This prawn masala is perfect for a quick and easy curry night. Serve with rice and your favourite Indian bread for a complete meal.
What is a Prawn Masala?
The masala gets thrown around a lot when discussing Indian cuisine, but what does it mean? However, masala is best translated as spice, such as in the Indian spice mix garam masala. The spices used vary but usually combine to create an aromatic flavour profile. However, masala can sometimes refer to a spice paste as well.
Risking the obvious, the inclusion of prawns in this recipe is what makes this a prawn masala. In its simplest form, it’s a simple dish made from cooking prawns with spices. The recipe title can also seem misleading since a sauce, or gravy, is used to cook the seafood. Therefore, this dish would technically count as a curry.
Marinating Prawns for Prawn Masala
There’s a two-step process in making this prawn masala. Firstly, we need to marinate the prawns. It’s a simple marinade that aims to tenderise the prawns and impart flavour before they’re cooked in the aromatic sauce. Place all the ingredients into a small food processor or chopper to make the marinade and blitz until smooth. The paste should look bright green and vibrant, similar to a Thai green curry paste. This colour comes from green chillies and coriander stalks. Coriander stalks are often overlooked in cooking but have a great flavour.
This marinade will then be used to season your choice of prawns. When I first started cooking, I was a food snob, as opposed to anything that wasn’t fresh. However, fresh prawns involve much work before you can enjoy their sweet flesh. However, frozen food quality, especially seafood, has improved significantly. Defrost raw peeled prawns in the fridge and pan-fry as required.
Making the Sauce
Making a base sauce for this prawn masala or any curry may look complicated, but it’s pretty simple. Frying onions with whole spices and curry leaves gives the onions a deep, fragrant flavour. The sauce uses whole tomatoes instead of the usual canned tomatoes many recipes call for. However, I promise you’ll still get enough sauce to dab your naan bread into. I recommend a hand blender to blend the sauce as it’s easier, but you can also transfer to a standing food processor or blender if you have one.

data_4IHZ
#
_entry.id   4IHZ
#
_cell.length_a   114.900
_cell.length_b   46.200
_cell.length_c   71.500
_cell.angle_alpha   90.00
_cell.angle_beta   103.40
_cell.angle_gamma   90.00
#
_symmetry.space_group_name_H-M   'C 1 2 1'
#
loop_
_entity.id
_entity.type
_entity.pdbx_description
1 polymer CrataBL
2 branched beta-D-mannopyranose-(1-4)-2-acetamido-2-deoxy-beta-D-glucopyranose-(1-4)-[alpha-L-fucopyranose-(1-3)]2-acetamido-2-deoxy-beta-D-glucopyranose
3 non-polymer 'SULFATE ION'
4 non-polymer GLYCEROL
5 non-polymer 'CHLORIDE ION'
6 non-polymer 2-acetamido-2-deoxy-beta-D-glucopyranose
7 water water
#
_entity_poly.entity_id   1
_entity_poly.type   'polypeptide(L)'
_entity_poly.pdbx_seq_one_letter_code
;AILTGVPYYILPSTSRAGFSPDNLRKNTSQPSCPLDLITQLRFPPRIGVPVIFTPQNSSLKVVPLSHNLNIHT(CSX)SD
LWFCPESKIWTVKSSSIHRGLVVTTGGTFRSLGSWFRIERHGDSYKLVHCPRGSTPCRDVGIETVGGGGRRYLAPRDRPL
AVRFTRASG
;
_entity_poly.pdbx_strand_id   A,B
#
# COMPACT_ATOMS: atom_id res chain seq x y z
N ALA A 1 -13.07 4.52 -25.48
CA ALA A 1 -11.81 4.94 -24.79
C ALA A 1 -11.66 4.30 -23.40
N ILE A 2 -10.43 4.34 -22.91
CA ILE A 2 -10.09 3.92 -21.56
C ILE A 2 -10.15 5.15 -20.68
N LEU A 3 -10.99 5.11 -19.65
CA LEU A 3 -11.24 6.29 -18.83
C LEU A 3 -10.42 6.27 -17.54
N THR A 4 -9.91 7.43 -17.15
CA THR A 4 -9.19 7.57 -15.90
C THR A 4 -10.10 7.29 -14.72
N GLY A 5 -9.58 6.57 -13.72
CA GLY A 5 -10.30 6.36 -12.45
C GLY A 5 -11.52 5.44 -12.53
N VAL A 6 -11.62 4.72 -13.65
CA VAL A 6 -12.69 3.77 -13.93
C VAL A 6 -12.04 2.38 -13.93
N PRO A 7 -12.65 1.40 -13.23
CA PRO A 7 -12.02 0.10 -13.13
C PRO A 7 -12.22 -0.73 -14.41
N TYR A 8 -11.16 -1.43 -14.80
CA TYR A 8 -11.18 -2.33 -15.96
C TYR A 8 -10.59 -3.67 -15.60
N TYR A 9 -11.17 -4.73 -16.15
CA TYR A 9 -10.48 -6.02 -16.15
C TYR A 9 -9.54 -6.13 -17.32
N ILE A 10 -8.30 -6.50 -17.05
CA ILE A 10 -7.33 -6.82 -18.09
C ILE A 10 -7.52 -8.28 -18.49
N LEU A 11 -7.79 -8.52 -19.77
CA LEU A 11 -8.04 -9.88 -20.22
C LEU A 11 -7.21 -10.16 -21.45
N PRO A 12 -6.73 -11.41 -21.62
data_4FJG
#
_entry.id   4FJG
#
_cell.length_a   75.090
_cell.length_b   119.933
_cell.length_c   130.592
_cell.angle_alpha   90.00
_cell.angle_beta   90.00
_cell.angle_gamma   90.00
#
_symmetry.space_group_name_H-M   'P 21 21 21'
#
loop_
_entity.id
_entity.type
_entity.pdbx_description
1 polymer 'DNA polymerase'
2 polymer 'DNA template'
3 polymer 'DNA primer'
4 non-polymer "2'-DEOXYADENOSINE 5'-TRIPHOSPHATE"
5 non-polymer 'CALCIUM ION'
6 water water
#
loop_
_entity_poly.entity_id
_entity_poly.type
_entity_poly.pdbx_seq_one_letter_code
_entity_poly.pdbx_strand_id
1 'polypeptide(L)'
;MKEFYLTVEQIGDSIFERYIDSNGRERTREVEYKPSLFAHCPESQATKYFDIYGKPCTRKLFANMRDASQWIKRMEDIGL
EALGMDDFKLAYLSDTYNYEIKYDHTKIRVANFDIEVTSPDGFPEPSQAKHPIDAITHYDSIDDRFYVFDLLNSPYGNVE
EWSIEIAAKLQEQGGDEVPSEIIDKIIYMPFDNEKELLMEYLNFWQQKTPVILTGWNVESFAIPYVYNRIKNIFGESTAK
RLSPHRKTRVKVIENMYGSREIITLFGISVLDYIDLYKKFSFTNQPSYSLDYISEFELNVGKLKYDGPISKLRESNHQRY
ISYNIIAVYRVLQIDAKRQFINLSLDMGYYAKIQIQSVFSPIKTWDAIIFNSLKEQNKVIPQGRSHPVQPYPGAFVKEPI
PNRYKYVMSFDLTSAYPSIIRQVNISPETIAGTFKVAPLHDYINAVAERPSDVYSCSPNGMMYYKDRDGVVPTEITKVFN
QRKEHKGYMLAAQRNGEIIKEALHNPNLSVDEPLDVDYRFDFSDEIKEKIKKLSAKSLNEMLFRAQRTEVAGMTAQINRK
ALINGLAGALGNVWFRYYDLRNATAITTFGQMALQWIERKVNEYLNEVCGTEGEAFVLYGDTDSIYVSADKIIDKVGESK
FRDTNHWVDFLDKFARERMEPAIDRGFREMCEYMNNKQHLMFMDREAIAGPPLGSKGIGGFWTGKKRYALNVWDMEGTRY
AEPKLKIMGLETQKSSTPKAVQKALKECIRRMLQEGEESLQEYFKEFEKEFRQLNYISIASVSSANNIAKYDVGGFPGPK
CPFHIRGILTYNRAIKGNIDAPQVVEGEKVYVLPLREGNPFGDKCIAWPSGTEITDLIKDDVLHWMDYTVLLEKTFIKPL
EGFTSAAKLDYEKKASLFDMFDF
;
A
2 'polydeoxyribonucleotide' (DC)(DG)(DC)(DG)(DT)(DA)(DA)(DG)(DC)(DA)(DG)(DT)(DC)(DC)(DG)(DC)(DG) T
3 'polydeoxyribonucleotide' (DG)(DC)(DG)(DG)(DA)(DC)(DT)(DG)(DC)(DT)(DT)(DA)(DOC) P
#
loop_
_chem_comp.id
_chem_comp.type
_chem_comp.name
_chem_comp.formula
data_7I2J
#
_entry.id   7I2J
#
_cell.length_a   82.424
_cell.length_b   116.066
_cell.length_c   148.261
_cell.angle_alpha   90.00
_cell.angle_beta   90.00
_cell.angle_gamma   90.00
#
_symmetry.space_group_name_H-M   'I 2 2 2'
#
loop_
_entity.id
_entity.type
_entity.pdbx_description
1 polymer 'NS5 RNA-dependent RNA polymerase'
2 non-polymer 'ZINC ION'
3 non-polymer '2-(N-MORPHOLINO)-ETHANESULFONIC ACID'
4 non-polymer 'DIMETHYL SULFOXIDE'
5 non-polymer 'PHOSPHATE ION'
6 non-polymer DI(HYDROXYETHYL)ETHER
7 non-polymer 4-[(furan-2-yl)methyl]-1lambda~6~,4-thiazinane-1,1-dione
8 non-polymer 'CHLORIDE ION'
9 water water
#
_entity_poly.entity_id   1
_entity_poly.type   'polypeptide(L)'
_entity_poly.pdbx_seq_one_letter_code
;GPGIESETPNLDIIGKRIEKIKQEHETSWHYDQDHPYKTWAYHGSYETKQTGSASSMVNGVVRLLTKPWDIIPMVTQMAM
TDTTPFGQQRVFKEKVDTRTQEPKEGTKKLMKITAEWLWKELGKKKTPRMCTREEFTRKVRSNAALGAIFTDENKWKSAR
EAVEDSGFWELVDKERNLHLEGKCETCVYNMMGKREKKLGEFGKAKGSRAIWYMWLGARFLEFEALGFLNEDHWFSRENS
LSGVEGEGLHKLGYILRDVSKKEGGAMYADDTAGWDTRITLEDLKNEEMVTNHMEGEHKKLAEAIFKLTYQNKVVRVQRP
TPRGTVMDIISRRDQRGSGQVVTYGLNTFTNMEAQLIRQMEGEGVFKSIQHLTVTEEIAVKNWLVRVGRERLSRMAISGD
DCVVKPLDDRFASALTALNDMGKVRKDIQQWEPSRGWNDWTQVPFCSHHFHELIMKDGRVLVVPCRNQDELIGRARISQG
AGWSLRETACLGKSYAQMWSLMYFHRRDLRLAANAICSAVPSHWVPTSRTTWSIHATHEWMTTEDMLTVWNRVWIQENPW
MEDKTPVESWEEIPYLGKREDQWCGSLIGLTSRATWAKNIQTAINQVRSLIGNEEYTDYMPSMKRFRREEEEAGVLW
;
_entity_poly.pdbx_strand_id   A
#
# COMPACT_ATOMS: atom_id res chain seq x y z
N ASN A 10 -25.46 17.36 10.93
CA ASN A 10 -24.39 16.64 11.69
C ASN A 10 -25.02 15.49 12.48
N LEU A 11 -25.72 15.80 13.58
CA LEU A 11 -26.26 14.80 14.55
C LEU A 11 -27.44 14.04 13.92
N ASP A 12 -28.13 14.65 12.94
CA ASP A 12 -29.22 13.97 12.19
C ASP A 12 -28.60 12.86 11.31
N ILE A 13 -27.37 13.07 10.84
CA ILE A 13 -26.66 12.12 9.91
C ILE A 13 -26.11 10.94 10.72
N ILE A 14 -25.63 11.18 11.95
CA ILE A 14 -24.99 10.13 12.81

Boatman Prawn Masala
- 1 Hand Blender
For the Prawns
- 300 g Raw King Prawns
- 40 ml Veg Oil
- 3 Garlic Cloves
- 1 Thumb Sized Piece of Ginger
- 2 Green Chillies
- 10 g Fresh Coriander Stalks
- 1 Tsp Cracked Black Pepper
- 1 Tsp Salt
- Juice from 1 Lemon
For The Sauce
- 45 ml Sunflower Oil
- 1 Tsp Black Mustard Seeds
- ½ Tsp Cumin Seeds
- 10 Curry Leaves
- 1 Onions Thinly Sliced
- 3 Garlic Cloves Finely Chopped
- 1 Thumb Sized Piece of Ginger Peeled and Grated
- ½ Tsp Ground Turmeric
- ¼ Tsp Chilli Powder
- 1 Tsp Ground Coriander
- ¼ Tsp. Black Pepper
- 1 Tsp Tomato Puree
- 6 Tomatoes Chopped
- 10 g Fresh Coriander. Chopped
- To marinade the prawns, place all the ingredients for the prawn marinade, minus the prawns, into a small chopper or food processor and blitz until smooth. Mix with the prawns and set aside for twenty minutes.
- Heat the oil over medium-high heat in a wok or a high-sided frying pan.
- Once hot, fry the onions with cumin, mustard, and curry leaves. Stirring prevents the onions from burning and protects the mustard seeds from scorching, or they’ll turn bitter.
- When the onions have begun to turn golden brown, add the garlic, ginger, turmeric, chilli, ground coriander, black pepper, tomato puree, and chopped tomatoes. Add salt to taste.
- Cook for 6-7 minutes until the tomatoes break down. Stir frequently to prevent scorching.
- Remove the sauce from the stove. Blend until smooth using a hand blender or standing blender. Add a splash of water if it’s too thick to blend.
- Return the sauce to the heat, and add the prawns and marinade, cover and cook for 6-7 minutes until the prawns are just cooked.
- Add salt to taste and finish with the chopped coriander.